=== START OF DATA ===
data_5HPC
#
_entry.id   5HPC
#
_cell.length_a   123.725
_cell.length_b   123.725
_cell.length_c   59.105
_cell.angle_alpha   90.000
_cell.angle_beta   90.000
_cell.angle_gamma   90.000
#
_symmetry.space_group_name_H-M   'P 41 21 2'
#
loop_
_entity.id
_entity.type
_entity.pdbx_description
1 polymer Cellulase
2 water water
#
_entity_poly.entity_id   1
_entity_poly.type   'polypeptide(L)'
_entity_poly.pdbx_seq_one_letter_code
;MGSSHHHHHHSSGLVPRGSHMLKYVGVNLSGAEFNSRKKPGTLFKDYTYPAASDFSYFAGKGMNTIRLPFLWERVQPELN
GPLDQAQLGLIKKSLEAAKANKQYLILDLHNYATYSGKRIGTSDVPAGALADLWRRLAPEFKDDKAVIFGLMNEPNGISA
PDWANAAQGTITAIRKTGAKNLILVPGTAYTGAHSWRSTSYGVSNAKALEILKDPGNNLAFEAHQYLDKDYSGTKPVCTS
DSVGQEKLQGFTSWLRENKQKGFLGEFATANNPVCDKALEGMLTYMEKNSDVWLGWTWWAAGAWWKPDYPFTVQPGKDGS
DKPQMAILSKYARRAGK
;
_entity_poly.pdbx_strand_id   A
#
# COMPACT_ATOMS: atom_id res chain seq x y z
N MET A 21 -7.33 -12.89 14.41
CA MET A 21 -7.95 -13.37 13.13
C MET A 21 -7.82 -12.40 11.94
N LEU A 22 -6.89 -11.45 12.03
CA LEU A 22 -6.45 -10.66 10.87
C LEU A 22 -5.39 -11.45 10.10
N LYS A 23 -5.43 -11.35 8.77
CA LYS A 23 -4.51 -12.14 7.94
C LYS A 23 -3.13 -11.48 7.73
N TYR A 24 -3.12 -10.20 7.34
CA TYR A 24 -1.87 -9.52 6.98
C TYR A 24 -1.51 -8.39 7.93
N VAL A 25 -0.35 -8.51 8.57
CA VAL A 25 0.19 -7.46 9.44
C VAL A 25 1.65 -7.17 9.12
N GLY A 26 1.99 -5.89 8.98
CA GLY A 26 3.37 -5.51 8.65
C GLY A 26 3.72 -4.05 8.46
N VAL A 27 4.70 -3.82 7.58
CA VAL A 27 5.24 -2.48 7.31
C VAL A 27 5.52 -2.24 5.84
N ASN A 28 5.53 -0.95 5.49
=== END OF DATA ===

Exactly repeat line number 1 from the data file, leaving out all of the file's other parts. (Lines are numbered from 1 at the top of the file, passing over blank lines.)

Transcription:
data_5HPC